The factory, called Keraterm, appears as No 70 on a list of 105 places in Bosnia- Herzegovina, Serbia and Montenegro, that Bosnian Muslim and Croatian human rights groups allege are Serbian 'concentration camps'. The heart of the factory consists of three long, squat blocks forming three sides of a square. Conflicting accounts are given of what happened at Keraterm, but on one point everyone agrees: it was a detention camp where Serbian forces held hundreds of Muslim prisoners.
Djemal Ceric, 31, a Muslim from the nearby town of Bosanski Novi, said that he was held at Keraterm from 31 May to 19 June. In that time, he alleged, eight Muslim prisoners were deliberately shot dead, four died in prolonged beatings and two more died from injuries incurred during beatings. Other Muslims, he said, suffered wounds from ricocheting bullets that Serbian guards fired close to them as a form of intimidation.
Mr Ceric, speaking in the Croatian town of Karlovac, said the ceramics factory contained 780 male prisoners while he was there: he remembered the figure because the Serbs instituted a morning roll call in which they read out each detainee's number. He said prisoners aged 16 or below and 60 or above were separated from those aged 17 to 59, and were fed one meal a day of beans, bread and water. Those aged 17 to 59 'were not fed at all and were not allowed to use a toilet, so they sat in their own excrement'.
Mr Ceric said that, after three days of interrogation, his captors realised he was not a resident of Prijedor, and he was transferred to a sports field in Bosanski Novi that was being used as a detention centre. There he was forced to sign a document abandoning all claims to his property. Then on 23 July, he was ordered to cross into Croatia, where he ended up in Karlovac, awaiting permission to be evacuated to Germany.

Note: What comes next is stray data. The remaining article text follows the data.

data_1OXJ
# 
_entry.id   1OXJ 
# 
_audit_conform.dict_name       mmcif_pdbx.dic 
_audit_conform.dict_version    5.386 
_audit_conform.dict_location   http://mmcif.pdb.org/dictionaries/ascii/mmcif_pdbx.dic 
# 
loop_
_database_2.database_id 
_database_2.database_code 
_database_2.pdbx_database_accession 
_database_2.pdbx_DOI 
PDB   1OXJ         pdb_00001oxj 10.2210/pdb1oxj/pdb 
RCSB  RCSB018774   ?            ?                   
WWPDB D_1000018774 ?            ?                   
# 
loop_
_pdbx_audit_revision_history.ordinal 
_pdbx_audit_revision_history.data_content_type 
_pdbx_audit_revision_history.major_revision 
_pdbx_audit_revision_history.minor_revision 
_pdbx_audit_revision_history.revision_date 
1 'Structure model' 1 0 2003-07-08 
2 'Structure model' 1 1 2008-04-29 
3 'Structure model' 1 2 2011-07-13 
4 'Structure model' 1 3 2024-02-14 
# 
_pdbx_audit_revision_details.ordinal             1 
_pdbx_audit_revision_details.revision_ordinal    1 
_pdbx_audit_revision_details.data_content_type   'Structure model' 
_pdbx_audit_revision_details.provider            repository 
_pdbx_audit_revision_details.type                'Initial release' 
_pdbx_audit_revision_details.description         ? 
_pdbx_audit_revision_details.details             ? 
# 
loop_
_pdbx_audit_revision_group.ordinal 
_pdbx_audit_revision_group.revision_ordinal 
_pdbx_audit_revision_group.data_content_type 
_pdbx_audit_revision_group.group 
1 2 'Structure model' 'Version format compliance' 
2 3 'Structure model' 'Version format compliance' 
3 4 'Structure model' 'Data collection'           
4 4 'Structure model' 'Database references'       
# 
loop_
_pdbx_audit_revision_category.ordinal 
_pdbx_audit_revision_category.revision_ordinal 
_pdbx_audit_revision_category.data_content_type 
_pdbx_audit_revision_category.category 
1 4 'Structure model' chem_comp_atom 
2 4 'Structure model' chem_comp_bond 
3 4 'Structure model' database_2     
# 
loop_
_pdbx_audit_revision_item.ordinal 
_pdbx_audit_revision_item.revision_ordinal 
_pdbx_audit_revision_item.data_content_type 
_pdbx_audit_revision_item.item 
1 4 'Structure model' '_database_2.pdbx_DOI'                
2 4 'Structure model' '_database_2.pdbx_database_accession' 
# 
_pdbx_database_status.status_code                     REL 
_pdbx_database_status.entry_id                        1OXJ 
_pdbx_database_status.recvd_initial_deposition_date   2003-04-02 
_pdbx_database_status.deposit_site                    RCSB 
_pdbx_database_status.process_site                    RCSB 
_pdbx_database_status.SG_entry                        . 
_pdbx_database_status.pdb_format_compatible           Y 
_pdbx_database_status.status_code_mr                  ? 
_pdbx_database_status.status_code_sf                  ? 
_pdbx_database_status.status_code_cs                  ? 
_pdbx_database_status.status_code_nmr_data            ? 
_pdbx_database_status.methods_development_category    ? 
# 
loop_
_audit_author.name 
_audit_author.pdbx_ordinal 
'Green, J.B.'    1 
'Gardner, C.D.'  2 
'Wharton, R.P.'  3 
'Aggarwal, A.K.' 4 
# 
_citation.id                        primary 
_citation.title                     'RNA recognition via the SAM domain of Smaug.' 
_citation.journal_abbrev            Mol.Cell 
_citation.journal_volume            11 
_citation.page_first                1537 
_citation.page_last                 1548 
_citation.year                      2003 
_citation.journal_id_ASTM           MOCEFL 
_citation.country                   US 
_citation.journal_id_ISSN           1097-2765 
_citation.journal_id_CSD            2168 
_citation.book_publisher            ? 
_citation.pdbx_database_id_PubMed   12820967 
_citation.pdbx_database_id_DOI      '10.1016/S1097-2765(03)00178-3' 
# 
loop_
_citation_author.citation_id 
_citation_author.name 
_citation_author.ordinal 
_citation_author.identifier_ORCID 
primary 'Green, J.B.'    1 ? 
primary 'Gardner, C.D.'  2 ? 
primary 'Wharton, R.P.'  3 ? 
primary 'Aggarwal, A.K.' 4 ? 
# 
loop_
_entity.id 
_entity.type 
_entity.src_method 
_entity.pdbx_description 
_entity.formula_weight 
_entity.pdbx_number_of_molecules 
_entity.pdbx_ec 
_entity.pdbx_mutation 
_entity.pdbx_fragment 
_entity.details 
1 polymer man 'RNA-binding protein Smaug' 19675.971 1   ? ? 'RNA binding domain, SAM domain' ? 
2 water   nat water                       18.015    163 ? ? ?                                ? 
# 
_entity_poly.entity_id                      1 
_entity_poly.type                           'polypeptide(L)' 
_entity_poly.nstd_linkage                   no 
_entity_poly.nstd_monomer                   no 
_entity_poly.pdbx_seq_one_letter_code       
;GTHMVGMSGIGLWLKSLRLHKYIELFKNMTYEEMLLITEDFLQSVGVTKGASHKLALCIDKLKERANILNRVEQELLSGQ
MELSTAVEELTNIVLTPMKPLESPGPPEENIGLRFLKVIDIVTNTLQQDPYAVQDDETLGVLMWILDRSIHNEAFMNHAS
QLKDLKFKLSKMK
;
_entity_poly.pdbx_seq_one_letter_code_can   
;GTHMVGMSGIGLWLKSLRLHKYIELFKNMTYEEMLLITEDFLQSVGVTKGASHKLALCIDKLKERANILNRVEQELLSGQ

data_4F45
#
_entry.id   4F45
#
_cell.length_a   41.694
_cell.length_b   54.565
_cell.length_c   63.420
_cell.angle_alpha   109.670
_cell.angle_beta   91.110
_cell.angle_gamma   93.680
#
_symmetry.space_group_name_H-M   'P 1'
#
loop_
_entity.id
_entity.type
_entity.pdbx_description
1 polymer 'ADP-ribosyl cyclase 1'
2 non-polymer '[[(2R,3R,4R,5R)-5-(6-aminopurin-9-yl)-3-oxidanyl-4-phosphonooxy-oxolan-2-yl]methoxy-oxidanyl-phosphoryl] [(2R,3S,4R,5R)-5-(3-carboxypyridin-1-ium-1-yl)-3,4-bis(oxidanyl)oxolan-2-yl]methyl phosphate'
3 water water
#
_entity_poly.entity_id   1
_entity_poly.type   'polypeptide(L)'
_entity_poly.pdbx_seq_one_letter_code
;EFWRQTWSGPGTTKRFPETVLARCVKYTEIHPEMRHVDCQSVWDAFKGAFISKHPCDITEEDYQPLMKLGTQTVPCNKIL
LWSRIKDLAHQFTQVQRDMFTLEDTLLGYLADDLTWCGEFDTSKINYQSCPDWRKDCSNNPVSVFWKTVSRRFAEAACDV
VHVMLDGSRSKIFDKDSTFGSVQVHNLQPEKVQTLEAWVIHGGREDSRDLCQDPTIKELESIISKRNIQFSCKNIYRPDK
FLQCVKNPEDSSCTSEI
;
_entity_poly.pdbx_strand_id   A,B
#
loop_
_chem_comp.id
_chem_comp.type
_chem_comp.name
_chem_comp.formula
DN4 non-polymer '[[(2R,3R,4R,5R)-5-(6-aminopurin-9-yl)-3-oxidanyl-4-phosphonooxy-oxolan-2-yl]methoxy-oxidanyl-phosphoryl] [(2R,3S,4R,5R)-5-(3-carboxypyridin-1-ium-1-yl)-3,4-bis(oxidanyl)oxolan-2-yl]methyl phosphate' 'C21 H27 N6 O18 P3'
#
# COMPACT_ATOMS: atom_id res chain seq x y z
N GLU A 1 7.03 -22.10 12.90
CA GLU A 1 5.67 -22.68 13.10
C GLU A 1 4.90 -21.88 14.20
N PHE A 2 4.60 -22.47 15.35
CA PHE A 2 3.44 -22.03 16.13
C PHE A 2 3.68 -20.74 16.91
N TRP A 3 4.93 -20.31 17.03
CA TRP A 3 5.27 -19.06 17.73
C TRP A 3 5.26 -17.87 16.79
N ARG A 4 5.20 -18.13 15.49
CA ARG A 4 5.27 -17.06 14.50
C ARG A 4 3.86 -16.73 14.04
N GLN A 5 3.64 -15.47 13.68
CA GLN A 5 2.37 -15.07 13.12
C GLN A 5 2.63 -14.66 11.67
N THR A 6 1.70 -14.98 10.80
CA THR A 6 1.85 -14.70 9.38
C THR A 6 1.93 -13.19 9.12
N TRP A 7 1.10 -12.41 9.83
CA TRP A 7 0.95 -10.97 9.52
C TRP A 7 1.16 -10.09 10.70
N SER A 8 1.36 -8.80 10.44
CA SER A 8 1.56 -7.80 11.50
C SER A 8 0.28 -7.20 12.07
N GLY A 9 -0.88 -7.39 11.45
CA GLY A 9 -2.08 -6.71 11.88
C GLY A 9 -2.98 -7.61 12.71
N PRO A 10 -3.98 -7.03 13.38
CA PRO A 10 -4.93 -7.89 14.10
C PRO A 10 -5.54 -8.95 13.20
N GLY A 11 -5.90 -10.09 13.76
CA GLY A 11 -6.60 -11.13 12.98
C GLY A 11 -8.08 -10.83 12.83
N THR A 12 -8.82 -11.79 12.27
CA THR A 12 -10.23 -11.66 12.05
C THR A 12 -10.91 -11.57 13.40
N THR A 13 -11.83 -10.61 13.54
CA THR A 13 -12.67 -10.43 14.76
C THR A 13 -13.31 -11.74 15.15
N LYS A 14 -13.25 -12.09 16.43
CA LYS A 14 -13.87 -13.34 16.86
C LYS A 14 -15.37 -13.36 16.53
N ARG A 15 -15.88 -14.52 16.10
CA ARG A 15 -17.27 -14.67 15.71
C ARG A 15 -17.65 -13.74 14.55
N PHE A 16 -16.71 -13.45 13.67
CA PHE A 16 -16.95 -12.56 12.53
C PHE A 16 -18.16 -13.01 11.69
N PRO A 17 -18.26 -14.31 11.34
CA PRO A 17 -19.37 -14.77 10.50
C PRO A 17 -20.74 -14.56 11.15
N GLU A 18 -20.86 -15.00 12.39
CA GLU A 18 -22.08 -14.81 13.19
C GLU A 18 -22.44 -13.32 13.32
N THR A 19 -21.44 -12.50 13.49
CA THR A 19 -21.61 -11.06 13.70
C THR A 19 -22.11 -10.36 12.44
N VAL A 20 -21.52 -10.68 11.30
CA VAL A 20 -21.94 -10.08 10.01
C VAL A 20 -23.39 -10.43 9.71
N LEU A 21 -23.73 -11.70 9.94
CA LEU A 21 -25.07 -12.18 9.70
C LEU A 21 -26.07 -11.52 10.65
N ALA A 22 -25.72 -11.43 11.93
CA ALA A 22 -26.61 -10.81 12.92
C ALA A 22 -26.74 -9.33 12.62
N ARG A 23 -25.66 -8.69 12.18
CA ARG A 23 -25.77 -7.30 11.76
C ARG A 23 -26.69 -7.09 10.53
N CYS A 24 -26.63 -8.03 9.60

Mr Ceric's allegations of killings and beatings at Keraterm have not been independently confirmed, but two residents of Prijedor, one Serb and one Muslim, confirmed yesterday that the factory had been a detention centre. The Serb, Rajko Lekanic, said the prisoners were Muslim fighters who had been rounded up after the Bosnian Muslim 'Green Beret' force had attacked Prijedor on 30 May. He alleged that many thousands of Serbs had died at the hands of what he called the 'Muslim fundamentalists'.
The Muslim, Nusret Trepic, said the factory had contained about 1,000 Muslim prisoners, including his brother, Fahim, who had spent seven days there. However, he emphasised that his brother had suffered no mistreatment. He said the Serbian authorities had moved the prisoners out of Keraterm over a 10-day period beginning about a month ago. They were taken to Trnopolje, another detention centre that the Serbs had used as a transit point for driving Muslims out of their native areas.
The operation at the factory, therefore, appears to have been a textbook example of 'ethnic cleansing', the practice by which Serbian forces in Bosnia have compressed entire Muslim communities into places of detention, then expelled them in order to 'purify' the region for Serbs.
According to a report last week by the Bosnian, Muslim and Croatian human rights groups based in Sarajevo, Trnopolje contained 4,000 prisoners and the ceramics factory 3,000. In the entire Prijedor area, the groups said, 13 detention camps held a total of 34,358 prisoners. Other camps were alleged to be in Sarajevo, Zvornik, Visegrad, Bijeljina, Foca, Doboj, Brcko, Stara Gradiska and Donji Vakuf.
The International Red Cross said on Saturday that it had been granted access to a dozen Serbian-run camps, including one at Omarska, in the Prijedor area. Television pictures of emaciated prisoners at Omarska stirred worldwide outrage. But reporters who visited the camps of Manjaca, near the Serbian stronghold of Banja Luka, at the weekend said that hundreds of prisoners had been transferred there from Omarska and other detention sites in the past few days. In the case of Keraterm, that process appears to have started even earlier.Reuse content